By Robert Romano
First, that if he is nominated by the Republican Party, he would repel too many Independents, and lose handily in a general election. Second, that if he is not nominated, and instead runs as an Independent, he would siphon off too many Independents, costing the Republican candidate the election.
How can both be true? Either, Trump has broad appeal to Independents, which could fuel a third party run, or he does not.
Let us assume the latter conventional wisdom, that if Trump were to run as an Independent, it would splinter the vote, dramatically increasing the odds that the Democrat nominee would win. For this to be true, he would have to attract enough Independents to his campaign to steal votes from one or both of the major parties.
Ross Perot did that in 1992, garnering 19.7 million votes in the general election. Let’s leave aside the question of whether this actually cost George H. W. Bush the election, a debatable topic. Roughly half of Perot supporters were voters who otherwise might not have voted in the election. How do we know that?
Voter turnout exploded in 1992 by nearly 13 million to 104.4 million, a 12.27 percent increase from 1988. All that while the growth of the voting age population was slowing down — it had only increased 6.7 million that cycle.
In addition to Perot’s 19.7 million votes, Democrats increased their 1988 vote total by 3.1 million to 44.9 million, while Republicans lost 9.7 million supporters down to 39.1 million.
Meaning, Perot’s presence in the race may have brought as many as 5 to 10 million voters to the polls who would have stayed home if he were not in the race. He expanded the voter universe.
Besides the dramatic growth of the national debt, Ross Perot’s big issue in 1992 was being against the pending North American Free Trade Agreement. Trump’s big issue besides illegal immigration is trade, as he led the opposition to granting trade authority to President Barack Obama to negotiate the Trans-Pacific Partnership. Both are economic populists.
Only two other times in modern electoral history has there been such a marked increase in voter turnout exceeding the growth rate of the voting age population at a time when the population growth rate was slowing. In 1984 and 2008, when Ronald Reagan and Barack Obama, respectively, increased their party’s voting bases and, thus, overall voter turnout substantially.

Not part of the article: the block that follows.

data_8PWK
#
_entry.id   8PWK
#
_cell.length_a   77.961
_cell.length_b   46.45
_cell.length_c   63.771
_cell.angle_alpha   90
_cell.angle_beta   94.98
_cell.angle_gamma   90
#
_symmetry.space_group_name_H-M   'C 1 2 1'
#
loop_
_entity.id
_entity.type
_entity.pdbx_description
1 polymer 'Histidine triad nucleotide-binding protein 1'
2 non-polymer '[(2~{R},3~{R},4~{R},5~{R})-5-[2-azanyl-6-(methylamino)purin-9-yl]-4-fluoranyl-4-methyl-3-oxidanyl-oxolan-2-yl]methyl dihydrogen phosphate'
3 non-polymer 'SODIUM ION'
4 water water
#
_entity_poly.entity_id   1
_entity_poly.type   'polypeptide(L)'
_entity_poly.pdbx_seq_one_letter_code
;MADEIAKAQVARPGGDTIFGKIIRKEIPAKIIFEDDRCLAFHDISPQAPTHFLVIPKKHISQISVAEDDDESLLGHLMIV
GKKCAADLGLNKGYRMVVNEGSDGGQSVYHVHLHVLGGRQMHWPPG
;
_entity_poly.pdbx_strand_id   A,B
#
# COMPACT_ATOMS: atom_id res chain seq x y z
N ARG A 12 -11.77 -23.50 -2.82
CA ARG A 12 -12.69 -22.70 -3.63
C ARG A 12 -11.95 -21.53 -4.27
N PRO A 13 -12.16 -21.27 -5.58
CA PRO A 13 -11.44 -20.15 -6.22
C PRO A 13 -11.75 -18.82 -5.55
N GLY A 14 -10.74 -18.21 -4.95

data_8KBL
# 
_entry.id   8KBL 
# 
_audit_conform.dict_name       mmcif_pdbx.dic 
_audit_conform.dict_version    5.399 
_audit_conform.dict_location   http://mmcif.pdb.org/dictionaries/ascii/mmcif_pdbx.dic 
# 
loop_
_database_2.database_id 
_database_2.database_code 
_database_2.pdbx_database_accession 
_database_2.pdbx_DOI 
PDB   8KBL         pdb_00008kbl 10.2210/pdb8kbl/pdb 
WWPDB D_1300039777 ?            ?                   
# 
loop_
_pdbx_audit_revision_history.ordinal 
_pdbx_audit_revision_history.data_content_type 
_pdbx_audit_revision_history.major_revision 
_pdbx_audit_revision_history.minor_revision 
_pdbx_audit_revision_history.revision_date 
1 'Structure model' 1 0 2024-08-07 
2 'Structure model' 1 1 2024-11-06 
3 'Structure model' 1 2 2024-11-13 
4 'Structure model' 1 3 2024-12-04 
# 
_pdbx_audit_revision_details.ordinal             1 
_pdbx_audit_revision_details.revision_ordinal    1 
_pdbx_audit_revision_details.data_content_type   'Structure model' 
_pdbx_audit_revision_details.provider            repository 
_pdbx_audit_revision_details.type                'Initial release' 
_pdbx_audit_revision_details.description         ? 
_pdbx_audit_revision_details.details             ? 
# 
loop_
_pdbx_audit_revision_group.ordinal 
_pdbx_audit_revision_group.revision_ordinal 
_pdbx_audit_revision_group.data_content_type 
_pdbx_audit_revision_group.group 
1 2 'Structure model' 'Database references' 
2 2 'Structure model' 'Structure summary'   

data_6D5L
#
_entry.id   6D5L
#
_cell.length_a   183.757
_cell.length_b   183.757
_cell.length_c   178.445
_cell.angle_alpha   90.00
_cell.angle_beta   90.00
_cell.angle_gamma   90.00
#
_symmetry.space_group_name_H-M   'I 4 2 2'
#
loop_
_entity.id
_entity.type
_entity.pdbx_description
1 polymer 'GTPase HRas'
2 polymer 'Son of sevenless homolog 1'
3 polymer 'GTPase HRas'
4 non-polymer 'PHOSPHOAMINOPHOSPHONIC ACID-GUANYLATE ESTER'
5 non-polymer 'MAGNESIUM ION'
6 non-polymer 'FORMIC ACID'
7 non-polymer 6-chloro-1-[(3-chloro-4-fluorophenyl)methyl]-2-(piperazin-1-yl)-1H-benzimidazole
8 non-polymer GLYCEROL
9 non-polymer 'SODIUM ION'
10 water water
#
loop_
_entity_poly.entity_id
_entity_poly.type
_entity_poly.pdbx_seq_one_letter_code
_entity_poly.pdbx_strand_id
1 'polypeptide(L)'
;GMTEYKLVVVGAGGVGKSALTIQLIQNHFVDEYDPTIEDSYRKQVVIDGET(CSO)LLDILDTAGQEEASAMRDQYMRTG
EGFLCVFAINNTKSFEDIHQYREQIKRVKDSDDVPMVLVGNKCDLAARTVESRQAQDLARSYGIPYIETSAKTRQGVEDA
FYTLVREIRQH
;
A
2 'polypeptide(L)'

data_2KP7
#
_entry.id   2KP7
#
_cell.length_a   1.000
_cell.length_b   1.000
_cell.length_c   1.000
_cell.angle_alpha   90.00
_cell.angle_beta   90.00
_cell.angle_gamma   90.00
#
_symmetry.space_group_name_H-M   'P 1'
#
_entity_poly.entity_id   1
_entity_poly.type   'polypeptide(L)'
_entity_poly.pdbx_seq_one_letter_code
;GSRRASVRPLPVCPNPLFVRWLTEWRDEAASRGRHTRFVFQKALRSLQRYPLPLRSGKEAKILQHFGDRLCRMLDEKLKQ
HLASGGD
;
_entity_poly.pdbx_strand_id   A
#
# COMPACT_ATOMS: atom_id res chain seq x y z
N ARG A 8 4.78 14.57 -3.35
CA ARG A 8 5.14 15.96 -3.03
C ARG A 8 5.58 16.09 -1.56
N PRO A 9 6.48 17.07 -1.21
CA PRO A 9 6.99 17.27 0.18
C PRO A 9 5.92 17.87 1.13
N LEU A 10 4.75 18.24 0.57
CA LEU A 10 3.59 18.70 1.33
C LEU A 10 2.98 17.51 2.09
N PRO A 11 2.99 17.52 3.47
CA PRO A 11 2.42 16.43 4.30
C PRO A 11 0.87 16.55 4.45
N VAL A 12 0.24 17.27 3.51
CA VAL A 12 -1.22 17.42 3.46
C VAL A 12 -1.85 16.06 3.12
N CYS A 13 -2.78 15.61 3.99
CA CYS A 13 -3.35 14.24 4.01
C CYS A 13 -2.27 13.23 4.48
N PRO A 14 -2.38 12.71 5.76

In 2000 and 2004, the growth of voter turnout also exceeded the growth rate of the voting age population, but that occurred at times when the voting age population was surging. That said, the George W. Bush campaigns were highly successful at increasing the number of Republicans. In fact, Republican voter identification peaked in 2004 at 39 percent, according to Gallup.
The trouble for Republicans is that it has sunk ever since, down to 23 percent in July. Independents, on the other hand, have risen markedly to near an all-time high at 46 percent of voters.
What emerges is a Republican Party that is — or should be — desperate to increase its numbers with unaffiliated voters after getting drubbed in 2008 and 2012. In fact, Republicans still have not been able to surpass George W. Bush’s 62 million vote total in 2004.
The question with Trump — and every other GOP candidate — is if that person will build the voter base of the party, without which Republicans cannot hope to win in 2016. A key question may be whether they bring the Ross Perot voters home.
A hint could come in a recent Rasmussen poll, which found a full 36 percent of Republicans, 33 percent of Independents and 19 percent of Democrats say they would support Trump — even if he ran third party. His threat to run as an Independent notwithstanding, that is not a bad place to start.
Perhaps what the party’s establishment fears the most, then, is that either as a Republican or an Independent, Trump could actually win. And they can’t control him.
Robert Romano is the senior editor of Americans for Limited Government.